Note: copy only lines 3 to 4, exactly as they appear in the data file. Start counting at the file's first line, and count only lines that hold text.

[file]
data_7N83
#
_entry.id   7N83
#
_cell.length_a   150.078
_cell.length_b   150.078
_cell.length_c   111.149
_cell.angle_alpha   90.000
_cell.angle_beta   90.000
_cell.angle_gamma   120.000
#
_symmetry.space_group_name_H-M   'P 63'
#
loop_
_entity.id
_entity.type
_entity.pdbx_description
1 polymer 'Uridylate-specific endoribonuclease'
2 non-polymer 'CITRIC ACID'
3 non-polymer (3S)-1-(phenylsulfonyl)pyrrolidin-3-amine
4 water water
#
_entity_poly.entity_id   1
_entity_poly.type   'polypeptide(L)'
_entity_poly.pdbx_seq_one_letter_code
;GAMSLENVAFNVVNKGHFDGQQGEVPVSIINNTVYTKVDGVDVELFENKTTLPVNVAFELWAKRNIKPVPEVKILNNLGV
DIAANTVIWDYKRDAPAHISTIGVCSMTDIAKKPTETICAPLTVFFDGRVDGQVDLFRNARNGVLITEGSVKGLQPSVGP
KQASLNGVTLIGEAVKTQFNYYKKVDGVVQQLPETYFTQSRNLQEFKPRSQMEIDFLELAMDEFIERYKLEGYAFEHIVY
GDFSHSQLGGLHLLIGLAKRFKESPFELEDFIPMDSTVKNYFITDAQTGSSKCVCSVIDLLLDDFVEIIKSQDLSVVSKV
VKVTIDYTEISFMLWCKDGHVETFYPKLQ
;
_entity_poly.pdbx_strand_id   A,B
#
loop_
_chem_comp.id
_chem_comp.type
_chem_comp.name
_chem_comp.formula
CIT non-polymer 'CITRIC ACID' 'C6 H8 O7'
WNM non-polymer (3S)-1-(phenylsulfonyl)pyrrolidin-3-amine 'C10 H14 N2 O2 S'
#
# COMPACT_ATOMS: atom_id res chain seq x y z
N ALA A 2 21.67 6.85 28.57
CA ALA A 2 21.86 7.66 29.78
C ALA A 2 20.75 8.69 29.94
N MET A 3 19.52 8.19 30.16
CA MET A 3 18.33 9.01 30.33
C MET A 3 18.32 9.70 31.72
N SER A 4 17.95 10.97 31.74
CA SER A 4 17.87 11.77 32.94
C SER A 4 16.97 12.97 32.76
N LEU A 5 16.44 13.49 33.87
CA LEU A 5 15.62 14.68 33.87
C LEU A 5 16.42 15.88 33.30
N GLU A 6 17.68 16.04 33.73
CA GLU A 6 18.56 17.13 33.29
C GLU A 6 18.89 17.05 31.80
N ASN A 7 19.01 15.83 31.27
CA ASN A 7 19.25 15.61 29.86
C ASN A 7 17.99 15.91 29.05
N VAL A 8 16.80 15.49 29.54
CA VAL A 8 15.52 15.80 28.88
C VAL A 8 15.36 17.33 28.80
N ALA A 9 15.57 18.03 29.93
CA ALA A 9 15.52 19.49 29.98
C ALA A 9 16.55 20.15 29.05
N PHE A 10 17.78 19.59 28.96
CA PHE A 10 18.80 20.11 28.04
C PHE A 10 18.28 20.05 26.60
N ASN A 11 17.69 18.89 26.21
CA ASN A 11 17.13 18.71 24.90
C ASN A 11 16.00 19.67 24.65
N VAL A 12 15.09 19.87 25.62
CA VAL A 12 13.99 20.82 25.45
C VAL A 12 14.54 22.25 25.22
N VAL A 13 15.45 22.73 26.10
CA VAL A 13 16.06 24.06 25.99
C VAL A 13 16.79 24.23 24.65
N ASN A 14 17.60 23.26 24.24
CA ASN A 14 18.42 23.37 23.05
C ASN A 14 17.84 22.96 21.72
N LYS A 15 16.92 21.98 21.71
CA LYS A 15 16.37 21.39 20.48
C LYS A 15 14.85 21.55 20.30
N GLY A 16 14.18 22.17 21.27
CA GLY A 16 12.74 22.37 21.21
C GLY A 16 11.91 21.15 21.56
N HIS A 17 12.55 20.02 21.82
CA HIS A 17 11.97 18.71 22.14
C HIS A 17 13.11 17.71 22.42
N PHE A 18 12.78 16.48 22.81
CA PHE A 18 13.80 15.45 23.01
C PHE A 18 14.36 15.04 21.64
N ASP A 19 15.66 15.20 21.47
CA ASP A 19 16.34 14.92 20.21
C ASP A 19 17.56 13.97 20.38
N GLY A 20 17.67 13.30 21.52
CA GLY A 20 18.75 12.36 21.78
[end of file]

_entry.id   7N83
#